Hamlet is a victim of Laertes, too when he mistakenly murders Polonius and provokes Laertes to seek revenge for his dead father and in Ophelia we see Hamlet become a victim to her representation of womankind in the nunnery scene.
Ironically, though, each member of the Polonius family is also a victim of Hamlet; Polonius literally murdered by the Prince, Laertes also killed accidentally in the duel scene and Ophelia driven to madness by Hamlet's cruelty and the death of her father at her lover's hands.
In the revenge motif, we see Laertes and Hamlet linked as lovers of Ophelia, as revengers of murdered fathers, as accomplished courtiers and swordsmen and in the only honest and complete moment of forgiveness as both pardon one another in the duel scene.
The Characters of the Polonius Family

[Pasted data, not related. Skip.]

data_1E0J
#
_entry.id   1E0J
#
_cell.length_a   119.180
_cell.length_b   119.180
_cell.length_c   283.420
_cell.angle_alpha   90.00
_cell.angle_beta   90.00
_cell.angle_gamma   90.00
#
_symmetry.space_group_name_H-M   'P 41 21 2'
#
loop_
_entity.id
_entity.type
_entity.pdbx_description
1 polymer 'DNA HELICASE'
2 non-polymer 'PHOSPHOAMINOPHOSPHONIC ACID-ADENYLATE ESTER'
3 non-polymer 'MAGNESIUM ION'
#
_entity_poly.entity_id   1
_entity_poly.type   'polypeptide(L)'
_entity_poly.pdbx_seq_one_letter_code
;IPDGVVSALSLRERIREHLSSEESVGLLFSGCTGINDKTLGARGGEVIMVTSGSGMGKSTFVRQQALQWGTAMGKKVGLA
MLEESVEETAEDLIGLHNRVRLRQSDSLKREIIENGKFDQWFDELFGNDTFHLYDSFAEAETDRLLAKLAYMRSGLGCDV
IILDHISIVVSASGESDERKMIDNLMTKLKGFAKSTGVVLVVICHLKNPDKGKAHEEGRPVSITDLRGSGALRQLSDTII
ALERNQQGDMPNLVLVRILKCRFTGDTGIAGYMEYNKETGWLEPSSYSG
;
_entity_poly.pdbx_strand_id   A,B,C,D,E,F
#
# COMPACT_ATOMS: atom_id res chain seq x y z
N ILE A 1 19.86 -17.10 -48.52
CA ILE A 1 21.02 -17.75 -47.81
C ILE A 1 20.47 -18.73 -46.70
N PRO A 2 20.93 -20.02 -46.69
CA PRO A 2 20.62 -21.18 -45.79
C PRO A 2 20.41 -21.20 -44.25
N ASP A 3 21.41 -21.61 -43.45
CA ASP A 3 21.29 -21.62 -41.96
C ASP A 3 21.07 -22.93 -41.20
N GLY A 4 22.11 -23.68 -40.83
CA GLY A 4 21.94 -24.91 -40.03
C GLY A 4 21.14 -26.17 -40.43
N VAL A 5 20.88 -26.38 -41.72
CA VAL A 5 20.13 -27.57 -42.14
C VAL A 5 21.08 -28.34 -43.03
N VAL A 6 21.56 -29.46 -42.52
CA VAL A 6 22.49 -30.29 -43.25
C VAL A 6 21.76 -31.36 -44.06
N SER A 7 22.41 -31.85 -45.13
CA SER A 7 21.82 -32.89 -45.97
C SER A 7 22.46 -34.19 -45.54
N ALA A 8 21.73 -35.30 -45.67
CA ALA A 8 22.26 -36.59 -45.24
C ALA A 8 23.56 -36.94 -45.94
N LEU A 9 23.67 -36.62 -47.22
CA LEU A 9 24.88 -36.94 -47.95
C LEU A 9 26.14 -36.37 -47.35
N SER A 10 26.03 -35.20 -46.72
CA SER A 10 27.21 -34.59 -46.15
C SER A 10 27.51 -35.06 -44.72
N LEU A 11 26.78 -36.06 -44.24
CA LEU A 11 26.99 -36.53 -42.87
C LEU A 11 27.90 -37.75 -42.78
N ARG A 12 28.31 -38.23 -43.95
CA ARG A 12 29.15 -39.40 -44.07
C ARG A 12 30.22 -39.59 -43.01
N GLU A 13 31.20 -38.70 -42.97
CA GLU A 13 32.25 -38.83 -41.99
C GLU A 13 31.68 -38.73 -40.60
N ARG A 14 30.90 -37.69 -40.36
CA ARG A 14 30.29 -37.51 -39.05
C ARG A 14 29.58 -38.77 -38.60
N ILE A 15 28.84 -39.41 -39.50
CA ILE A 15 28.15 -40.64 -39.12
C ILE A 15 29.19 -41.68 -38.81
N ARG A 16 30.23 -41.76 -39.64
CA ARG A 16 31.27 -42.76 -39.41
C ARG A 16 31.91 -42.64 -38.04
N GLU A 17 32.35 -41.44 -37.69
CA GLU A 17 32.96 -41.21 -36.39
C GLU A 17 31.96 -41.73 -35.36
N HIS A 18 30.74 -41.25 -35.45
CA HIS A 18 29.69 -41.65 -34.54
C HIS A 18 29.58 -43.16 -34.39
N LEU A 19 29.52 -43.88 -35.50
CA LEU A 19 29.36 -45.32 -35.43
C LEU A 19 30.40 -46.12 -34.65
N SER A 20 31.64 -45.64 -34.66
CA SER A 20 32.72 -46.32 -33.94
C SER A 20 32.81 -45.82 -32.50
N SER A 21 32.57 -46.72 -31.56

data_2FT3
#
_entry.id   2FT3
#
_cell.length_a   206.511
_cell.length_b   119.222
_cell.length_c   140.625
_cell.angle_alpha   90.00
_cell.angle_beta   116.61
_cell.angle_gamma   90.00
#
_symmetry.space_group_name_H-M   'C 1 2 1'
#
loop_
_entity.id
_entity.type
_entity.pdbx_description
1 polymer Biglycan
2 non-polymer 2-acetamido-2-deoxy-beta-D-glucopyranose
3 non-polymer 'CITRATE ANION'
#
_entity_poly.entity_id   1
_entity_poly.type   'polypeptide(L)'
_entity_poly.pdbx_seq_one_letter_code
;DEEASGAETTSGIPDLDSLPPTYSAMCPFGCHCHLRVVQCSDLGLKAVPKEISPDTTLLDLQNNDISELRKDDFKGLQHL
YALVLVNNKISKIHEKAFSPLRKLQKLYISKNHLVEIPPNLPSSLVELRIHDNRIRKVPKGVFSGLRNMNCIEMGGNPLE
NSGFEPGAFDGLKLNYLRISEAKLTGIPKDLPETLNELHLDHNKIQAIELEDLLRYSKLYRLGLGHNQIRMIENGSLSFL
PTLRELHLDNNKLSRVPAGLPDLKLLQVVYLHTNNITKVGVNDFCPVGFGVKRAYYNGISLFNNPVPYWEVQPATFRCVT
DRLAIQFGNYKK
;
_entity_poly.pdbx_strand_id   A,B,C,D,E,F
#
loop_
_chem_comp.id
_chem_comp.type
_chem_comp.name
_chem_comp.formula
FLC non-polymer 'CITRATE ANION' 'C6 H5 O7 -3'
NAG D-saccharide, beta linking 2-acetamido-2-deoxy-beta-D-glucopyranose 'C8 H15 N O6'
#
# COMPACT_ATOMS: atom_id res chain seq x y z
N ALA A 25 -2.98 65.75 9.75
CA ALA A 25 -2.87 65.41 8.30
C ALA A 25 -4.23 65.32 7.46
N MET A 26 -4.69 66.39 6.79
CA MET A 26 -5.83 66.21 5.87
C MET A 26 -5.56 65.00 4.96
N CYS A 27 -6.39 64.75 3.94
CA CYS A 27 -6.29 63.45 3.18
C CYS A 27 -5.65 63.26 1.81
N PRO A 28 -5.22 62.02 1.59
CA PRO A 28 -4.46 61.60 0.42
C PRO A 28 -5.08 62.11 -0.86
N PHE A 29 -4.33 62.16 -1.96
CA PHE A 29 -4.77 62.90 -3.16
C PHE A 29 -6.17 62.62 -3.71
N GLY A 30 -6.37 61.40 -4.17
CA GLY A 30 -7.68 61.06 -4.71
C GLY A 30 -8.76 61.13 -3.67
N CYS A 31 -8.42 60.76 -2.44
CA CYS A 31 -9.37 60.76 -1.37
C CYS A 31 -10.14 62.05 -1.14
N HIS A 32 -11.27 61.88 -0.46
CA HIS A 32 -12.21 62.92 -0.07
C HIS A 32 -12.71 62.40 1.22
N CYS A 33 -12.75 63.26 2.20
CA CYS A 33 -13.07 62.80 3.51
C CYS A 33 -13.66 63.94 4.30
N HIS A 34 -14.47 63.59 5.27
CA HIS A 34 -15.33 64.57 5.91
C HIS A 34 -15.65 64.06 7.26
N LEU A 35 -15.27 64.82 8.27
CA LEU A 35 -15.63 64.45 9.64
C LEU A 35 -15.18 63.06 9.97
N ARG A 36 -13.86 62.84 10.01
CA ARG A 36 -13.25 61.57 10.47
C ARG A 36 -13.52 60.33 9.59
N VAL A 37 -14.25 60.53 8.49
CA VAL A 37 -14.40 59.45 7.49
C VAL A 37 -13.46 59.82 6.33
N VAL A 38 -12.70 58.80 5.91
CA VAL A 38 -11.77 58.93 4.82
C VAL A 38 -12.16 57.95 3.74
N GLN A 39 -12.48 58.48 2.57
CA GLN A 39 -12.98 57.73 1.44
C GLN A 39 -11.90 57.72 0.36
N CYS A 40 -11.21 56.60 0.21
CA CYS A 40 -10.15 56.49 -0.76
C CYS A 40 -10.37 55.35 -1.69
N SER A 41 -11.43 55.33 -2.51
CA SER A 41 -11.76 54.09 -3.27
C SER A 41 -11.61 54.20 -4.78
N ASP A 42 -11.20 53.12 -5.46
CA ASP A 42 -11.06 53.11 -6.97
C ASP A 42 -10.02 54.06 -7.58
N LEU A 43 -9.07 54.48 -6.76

He is the supreme servant, subordinate to Claudius and orchestrating the accession and the business of the court. His forte is spying and no one is safe from it. He even sends the servant Reynaldo to spy on Laertes in Paris, to make sure he is not discrediting the family. He is a key supporter of the new regime and will work tirelessly to secure it and his own position within it. He is autocratic in his own household, being quite prepared to sacrifice his daughter's happiness when he suspects Hamlet of dallying with her and then doing a complete about face when he decides that Hamlet's "antic" behaviour is the result of love, and offering Ophelia as bait to convince the King and Gertrude of his conclusion. He sees himself as the pursuer of truth, the father in charge of his family's security and he cautions others to use secrecy as he himself does, to ensure that truth can be discovered. (see the speech to Reynaldo). His greatest characteristic is prolixity, he won't use one word if ten will do, and this provides us with some comic relief as well as irritation from Hamlet and others. In many ways he is the key antagonist to Hamlet, as it is with Polonius that hamlet has most confrontations (Hamlet rarely "faces" Claudius, but seems to seek out Polonius)